Chapter 57: Product liability*
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Legal actions for damage caused by defective products have a long pedigree and certainly emerged as a recognized area for litigation towards the end of the 19th century when mass manufactured products became available. Nevertheless, few areas of private law have been at the centre of more heated legal policy debates during the last halfcentury than product liability. This controversy has resulted from a retreat in the product liability context from the privity limitations of contract law (Prosser, 1960; 1966) and a reluctance to accept fault as a satisfactory basis for liability. Strict product liability is now the order of the day in most developed countries (Hodges, 1993; Howells, 1993; Kelly and Attree, 1996; Kellam, 1999). The amount written about product liability is a testament to lawyers’ interest in law reform, but, outside the US, this is not justified in terms of the practical importance of product liability as a dimension of legal practice (in the UK, e.g., major works include Clark, 1989; Howells, 2000; Miller and Goldberg, 2004; Stapleton, 1994). This contribution will chart the development of strict liability in the US, its adoption by the EC and the export of the EC model around the globe. We will note that for all the analysis it is still unclear what policy rationale underpins the introduction of strict product liability.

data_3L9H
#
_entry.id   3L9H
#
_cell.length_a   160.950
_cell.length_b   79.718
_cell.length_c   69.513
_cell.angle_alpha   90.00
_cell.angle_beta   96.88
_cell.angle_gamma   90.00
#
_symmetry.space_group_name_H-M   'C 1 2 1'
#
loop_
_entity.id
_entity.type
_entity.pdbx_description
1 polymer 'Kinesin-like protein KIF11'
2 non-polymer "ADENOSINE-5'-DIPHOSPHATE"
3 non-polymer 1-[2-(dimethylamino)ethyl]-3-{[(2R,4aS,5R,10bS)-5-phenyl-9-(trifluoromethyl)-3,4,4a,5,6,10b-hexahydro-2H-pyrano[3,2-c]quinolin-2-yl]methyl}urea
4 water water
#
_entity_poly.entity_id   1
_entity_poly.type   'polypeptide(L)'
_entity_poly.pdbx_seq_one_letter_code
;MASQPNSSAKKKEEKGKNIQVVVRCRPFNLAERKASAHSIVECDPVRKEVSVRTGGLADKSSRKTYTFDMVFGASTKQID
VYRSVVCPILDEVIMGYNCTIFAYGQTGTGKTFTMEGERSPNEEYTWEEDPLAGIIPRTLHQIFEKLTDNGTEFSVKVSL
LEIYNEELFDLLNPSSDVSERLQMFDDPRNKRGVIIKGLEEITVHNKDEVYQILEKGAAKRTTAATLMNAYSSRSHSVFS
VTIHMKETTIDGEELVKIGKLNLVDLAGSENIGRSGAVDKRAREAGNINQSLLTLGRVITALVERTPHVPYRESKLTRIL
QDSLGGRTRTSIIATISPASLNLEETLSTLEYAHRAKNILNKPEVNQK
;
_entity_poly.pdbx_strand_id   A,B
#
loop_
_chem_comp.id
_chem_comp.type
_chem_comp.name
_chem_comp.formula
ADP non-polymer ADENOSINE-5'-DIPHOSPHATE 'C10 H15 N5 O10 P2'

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Edited by Jan M. Smits
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